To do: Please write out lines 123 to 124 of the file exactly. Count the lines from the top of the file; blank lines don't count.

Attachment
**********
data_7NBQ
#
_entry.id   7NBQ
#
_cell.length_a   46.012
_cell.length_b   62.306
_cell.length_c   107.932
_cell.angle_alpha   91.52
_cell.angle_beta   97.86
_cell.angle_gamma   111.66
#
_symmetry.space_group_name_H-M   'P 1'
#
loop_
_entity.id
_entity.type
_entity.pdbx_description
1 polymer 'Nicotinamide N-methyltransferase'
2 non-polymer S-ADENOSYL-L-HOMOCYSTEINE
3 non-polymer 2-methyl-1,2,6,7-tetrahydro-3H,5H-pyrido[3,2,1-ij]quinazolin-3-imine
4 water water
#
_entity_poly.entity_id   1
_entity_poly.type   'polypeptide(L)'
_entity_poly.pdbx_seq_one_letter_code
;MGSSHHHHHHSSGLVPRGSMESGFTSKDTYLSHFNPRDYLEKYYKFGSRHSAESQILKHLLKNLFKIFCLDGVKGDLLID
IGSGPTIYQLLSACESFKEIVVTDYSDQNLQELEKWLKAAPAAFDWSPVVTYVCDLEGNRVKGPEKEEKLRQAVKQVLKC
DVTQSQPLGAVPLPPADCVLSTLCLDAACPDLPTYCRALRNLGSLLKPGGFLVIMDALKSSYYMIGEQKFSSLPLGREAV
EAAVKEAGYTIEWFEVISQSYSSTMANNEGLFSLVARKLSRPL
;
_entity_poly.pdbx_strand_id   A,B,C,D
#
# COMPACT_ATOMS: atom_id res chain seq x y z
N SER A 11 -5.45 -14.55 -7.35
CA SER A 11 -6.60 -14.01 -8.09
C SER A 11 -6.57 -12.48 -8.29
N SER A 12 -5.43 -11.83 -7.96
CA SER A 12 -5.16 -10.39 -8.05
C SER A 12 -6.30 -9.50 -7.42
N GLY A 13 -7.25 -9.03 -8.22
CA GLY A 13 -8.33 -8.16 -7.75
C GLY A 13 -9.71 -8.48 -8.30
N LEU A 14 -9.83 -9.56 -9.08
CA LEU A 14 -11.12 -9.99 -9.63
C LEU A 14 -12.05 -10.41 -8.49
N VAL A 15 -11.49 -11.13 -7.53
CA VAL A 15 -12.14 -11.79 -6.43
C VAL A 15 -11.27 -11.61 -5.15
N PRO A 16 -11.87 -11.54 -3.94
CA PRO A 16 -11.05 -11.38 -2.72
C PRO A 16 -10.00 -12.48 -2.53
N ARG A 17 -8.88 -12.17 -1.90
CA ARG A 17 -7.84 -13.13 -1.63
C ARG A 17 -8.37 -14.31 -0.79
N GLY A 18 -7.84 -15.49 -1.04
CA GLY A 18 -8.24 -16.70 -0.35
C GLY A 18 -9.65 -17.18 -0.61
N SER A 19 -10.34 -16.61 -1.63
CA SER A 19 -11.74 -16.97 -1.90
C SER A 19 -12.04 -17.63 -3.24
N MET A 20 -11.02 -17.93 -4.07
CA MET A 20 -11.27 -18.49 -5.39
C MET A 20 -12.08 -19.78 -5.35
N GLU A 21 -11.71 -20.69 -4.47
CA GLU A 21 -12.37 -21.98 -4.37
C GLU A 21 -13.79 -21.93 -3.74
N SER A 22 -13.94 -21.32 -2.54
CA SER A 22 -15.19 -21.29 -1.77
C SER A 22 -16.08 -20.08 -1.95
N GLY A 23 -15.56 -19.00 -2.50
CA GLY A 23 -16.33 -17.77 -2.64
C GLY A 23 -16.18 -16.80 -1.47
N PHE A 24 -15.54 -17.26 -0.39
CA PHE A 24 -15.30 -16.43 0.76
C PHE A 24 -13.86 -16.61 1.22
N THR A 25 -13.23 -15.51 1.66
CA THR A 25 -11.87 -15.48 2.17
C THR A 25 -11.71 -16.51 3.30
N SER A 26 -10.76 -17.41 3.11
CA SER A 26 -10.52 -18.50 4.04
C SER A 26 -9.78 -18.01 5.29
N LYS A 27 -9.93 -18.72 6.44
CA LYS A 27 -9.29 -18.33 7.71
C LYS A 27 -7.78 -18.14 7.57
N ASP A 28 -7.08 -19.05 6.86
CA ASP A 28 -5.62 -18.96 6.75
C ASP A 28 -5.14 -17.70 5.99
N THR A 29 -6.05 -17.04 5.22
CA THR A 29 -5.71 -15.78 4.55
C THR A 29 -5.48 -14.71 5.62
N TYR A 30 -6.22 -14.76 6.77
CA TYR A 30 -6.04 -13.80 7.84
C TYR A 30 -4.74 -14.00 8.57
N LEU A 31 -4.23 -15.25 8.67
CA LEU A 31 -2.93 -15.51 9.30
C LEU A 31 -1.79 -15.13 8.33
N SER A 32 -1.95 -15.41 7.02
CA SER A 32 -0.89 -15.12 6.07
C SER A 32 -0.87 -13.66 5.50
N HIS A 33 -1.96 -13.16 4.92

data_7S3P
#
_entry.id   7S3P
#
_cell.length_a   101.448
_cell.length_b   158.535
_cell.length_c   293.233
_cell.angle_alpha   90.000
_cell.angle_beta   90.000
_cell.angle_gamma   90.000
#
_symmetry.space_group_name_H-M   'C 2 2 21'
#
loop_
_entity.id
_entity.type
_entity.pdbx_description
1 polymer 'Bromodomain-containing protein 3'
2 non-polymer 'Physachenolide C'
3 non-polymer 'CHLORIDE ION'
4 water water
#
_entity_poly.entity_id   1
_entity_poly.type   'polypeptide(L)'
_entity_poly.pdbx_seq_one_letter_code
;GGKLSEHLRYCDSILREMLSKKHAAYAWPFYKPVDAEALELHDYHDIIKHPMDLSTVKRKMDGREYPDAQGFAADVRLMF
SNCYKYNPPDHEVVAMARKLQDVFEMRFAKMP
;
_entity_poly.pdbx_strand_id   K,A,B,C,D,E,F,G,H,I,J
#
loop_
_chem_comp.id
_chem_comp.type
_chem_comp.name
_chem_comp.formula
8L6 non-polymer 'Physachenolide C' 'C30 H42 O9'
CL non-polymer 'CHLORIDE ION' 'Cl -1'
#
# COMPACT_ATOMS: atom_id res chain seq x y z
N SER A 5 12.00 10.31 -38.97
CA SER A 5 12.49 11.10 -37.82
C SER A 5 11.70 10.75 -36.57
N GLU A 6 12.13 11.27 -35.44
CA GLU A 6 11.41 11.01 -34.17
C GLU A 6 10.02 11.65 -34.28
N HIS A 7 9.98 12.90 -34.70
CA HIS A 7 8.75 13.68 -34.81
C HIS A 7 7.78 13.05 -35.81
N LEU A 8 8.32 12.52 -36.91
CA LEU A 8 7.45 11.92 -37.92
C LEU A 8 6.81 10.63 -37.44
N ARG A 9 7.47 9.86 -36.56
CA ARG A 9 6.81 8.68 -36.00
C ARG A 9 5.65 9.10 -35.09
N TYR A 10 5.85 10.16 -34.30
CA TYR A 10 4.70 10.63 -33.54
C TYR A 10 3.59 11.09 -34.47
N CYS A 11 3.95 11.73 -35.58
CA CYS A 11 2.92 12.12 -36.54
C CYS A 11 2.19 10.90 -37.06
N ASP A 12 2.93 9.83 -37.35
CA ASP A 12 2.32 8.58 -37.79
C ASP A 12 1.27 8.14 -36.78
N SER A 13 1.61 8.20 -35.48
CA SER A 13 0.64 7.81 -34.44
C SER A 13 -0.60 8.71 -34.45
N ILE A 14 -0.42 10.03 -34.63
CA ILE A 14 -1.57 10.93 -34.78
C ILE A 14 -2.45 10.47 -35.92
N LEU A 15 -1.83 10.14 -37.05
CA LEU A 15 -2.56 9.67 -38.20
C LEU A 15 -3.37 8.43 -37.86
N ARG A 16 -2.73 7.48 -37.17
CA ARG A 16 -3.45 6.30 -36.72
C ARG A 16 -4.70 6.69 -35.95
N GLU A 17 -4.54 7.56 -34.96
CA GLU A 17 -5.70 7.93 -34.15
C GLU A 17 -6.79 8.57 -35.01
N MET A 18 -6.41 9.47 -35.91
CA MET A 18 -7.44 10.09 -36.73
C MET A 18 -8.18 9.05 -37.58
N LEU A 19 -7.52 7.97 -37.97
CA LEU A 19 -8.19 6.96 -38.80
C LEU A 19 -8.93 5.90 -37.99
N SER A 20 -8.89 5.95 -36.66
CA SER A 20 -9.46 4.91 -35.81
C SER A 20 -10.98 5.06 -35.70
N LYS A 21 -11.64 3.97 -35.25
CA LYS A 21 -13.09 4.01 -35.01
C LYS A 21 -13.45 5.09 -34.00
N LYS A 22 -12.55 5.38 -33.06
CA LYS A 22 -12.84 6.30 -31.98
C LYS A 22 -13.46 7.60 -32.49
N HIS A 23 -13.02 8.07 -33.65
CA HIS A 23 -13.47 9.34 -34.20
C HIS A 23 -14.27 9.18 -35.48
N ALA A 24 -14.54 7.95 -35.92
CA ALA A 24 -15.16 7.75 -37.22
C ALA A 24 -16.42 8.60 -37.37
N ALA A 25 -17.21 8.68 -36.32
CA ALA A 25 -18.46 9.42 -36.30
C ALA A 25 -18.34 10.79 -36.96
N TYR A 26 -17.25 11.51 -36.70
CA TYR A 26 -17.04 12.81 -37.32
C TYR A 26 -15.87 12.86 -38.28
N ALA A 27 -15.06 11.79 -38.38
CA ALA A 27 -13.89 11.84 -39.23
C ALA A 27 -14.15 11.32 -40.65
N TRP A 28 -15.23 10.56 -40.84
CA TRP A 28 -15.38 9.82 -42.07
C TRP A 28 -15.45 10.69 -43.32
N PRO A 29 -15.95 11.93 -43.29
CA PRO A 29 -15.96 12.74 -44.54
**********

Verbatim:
_entity_poly.entity_id   1
_entity_poly.type   'polypeptide(L)'